InformationWeek published an article with a Comparison between IBM and Microsoft on the Unified Communications front.
… Presentations at the VoiceCon show this week show how similar the two companies are in their services, yet vastly different in their core strategies.
IBM’s plans to ship next year telephony integration technology as a foundation for its Sametime unified communications client highlights the company’s approach to the emerging UC market, along with its key differences with rival Microsoft. …
… The partnership also demonstrates a difference in approach to the UC market between IBM and Microsoft, which has yet to partner with infrastructure companies like Siemens in delivering its UC platform in the fall. IBM’s announcements came one day after Gurdeep Singh Pall, corporate VP of Microsoft’s Unified Communications Group, told VoiceCon attendees that Microsoft would ship Office Communications Server 2007, Office Communicator 2007, and Office Live Meeting Oct. 16.
IBM has chosen to approach the market with technology that can leverage companies’ existing telephone systems, while Microsoft has made it clear that it hopes to one day replace those systems with software-based communications running on servers. “When you don’t have a software-centric point of view, then you’re heading in the wrong direction,” Pall said at VoiceCon….
To my opinion this comparison is not accurate. Microsoft has the same capability IBM claims … and for some time now.
Microsoft’s approach is software all the way; this is the vision.
Today Microsoft already has many partnerships in place with the major IP Telephony vendors. These partnerships allow for integration with new and existing PBXs
The VOIP As You Are campaign is a good example of that.
You don’t need a forklift to install Microsoft unified communications technologies because Microsoft uses software instead of hardware. Microsoft Office Communications Server 2007–the server that delivers presence, instant messaging, and audio- and videoconferencing–integrates seamlessly with your existing telecommunications infrastructure, including your current PBX.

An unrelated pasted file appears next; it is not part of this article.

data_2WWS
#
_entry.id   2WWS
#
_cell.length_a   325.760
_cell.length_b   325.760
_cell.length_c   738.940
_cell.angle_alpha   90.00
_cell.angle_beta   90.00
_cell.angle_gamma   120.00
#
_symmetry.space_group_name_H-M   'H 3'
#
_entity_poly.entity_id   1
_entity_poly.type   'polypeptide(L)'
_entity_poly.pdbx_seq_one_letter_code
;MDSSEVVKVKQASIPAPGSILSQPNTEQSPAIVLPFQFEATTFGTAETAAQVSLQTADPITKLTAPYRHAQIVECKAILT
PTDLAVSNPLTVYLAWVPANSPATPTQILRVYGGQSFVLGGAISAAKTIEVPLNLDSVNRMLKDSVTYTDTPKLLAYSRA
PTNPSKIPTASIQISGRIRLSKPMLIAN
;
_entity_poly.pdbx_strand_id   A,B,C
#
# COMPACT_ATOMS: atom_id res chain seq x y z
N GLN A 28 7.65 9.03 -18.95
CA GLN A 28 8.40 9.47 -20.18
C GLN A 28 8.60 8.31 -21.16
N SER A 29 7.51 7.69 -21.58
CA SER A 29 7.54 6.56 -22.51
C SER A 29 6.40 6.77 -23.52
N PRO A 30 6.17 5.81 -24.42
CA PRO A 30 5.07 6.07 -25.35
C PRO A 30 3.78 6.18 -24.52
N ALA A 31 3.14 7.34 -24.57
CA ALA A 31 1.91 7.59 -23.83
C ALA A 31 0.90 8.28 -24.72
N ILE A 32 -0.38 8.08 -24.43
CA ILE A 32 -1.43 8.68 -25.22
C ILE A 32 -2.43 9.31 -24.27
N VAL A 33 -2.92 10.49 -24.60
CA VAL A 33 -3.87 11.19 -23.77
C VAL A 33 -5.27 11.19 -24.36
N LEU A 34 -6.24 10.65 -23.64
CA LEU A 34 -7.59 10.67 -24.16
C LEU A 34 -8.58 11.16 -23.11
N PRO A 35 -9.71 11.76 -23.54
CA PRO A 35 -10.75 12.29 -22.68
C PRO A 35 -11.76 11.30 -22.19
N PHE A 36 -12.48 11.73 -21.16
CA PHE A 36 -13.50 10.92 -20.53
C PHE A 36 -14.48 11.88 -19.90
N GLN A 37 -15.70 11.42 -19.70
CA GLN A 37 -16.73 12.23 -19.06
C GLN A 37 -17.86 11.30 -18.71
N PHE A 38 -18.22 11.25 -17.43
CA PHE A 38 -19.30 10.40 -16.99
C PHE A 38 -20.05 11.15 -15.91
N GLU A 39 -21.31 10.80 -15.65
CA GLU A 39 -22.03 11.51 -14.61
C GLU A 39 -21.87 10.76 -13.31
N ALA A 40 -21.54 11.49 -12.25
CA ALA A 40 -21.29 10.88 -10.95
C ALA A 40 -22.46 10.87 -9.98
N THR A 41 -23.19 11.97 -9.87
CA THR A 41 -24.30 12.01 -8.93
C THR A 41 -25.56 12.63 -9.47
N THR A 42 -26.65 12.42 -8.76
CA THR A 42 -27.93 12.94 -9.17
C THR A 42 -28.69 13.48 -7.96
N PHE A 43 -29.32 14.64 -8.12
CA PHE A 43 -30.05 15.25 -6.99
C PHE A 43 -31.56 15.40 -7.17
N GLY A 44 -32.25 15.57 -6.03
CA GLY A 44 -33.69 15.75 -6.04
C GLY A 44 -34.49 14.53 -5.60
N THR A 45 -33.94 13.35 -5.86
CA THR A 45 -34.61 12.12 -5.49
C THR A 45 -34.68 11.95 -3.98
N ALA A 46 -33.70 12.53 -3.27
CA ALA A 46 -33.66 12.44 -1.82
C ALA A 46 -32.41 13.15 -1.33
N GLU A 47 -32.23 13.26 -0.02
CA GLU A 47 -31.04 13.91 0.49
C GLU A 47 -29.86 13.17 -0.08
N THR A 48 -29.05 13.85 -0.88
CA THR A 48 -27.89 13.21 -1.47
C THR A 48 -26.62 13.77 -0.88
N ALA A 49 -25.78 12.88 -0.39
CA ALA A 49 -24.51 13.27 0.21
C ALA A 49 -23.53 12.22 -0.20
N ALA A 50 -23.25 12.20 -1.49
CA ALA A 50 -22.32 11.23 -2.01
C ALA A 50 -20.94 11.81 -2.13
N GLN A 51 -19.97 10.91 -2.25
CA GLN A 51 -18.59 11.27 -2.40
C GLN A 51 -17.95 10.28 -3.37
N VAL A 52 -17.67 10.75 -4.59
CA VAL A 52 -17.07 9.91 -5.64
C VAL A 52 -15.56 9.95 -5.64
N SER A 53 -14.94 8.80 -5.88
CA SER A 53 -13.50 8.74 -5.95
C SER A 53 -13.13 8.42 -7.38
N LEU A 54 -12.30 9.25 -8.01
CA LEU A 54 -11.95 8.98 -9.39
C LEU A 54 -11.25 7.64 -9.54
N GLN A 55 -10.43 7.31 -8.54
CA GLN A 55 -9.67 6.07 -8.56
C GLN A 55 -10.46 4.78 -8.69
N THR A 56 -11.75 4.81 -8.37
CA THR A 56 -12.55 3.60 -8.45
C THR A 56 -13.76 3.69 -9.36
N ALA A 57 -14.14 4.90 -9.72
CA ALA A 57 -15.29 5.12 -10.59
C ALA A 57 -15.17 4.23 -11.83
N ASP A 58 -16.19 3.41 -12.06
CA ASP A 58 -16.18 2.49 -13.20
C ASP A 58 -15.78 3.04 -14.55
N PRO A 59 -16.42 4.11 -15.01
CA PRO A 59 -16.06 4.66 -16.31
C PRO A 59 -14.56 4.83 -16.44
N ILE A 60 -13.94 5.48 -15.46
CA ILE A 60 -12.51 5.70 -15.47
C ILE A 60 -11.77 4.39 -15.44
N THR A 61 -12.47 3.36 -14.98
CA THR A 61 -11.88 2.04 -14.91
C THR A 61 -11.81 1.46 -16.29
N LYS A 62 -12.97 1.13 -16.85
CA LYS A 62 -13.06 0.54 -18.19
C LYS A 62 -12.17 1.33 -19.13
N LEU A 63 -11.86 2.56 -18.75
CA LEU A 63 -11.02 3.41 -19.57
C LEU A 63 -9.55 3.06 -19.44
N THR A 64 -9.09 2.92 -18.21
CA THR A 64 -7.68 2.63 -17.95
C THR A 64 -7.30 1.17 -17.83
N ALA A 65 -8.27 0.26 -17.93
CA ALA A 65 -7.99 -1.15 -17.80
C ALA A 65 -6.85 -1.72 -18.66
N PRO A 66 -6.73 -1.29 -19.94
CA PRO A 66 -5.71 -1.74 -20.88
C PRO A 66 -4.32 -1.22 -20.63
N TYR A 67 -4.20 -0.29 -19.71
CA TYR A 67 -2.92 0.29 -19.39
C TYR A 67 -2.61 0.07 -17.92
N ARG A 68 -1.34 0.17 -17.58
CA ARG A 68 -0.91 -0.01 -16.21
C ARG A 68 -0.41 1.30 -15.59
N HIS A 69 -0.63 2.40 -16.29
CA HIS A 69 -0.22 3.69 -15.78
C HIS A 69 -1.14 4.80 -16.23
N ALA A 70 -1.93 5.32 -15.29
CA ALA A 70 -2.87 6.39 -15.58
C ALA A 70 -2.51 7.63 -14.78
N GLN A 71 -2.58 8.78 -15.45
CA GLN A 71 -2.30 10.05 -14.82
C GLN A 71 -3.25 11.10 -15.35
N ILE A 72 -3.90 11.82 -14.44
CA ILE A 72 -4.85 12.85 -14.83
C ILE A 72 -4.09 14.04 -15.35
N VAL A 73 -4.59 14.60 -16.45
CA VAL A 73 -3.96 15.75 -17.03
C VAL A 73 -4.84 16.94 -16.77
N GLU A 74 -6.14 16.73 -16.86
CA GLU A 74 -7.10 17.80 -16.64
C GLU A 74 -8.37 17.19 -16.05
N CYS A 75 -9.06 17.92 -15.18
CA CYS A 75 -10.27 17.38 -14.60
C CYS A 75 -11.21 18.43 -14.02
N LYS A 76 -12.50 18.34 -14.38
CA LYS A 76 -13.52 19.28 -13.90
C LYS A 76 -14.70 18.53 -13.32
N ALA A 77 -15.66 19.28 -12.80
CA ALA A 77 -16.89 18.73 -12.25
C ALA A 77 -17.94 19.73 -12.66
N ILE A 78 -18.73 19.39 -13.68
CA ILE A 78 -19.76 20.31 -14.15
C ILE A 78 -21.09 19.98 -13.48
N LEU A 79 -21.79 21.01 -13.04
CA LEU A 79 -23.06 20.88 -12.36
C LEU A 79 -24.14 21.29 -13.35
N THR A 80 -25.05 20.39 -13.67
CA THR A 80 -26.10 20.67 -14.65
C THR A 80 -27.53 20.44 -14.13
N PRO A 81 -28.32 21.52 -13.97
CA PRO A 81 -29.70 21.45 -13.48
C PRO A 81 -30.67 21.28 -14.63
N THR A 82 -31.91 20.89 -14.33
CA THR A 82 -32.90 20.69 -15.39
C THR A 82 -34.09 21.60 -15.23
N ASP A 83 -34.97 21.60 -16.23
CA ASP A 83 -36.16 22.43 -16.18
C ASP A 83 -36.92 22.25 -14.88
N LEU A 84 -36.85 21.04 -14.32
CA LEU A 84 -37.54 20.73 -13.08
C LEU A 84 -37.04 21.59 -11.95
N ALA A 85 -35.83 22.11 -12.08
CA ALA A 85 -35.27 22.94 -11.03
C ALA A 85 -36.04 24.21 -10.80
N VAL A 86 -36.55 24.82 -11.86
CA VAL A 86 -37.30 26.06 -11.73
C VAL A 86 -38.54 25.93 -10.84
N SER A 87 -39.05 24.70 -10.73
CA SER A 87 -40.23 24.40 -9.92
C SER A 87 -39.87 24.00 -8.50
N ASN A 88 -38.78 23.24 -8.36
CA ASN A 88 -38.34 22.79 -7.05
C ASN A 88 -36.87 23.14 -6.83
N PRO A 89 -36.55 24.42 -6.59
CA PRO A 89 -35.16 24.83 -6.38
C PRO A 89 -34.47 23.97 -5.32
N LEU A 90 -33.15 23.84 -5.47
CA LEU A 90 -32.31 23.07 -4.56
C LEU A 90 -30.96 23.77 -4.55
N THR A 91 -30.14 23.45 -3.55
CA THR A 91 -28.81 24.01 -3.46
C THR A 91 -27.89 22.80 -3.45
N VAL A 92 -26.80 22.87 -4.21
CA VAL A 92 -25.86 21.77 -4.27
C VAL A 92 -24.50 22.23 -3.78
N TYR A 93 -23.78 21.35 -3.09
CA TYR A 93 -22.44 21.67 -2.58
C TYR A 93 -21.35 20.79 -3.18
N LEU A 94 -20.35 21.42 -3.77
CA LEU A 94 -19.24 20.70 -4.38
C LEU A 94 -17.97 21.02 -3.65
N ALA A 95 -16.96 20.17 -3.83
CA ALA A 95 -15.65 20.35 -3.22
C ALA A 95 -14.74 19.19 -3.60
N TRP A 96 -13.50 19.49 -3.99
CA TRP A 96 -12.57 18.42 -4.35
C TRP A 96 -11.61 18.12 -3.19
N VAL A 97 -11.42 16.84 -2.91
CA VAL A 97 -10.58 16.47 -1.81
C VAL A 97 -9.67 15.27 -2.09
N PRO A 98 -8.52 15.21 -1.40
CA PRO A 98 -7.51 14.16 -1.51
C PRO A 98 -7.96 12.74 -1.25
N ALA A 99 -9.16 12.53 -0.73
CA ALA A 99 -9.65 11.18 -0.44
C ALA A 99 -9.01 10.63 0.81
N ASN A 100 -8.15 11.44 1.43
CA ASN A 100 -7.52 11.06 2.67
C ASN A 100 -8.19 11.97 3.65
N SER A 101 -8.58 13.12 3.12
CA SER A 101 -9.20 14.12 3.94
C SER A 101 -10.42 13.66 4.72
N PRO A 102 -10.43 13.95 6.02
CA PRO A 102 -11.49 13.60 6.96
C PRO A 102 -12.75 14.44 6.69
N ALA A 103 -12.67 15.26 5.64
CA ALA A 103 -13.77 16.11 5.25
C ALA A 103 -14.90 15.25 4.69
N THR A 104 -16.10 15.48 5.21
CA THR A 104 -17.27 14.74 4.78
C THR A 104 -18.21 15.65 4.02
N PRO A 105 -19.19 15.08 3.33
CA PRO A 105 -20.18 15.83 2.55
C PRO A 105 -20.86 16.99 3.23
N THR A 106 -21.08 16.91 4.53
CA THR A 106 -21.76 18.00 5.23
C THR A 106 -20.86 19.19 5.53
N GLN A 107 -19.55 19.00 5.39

(VOIP As You Are explained on the Microsoft UC site)
The InformationWeek article continues with a conclusion by IBM’s Mike Rhodin:
… IBM also looks at Microsoft’s UC platform as catch-up technology, arguing that the software maker is just starting to deliver capabilities that can match those of IBM, which has been in the UC market years longer than Microsoft. “We think we’re in the lead here … and we plan on staying ahead,” Rhodin said. …
Nice try … Microsoft playing catch up with IBM ? Sure IBM has been in IM for a number of years prior to Microsoft. Microsoft’s true journey began with LCS 2003 and in my opinion Microsoft did not catch up but passed IBM at warp speed.
A good example is a blog post Carl Tyler did 2 years ago. This clearly shows how innovative IBM was with regards to SameTime. Very much a sleep, it was Microsoft that woke them. Did IBM catch up ? Yes in my opinion they are doing a good job, but they are not leading
I recommend reading the latest Gartner Magic Quadrant on Unified Communications.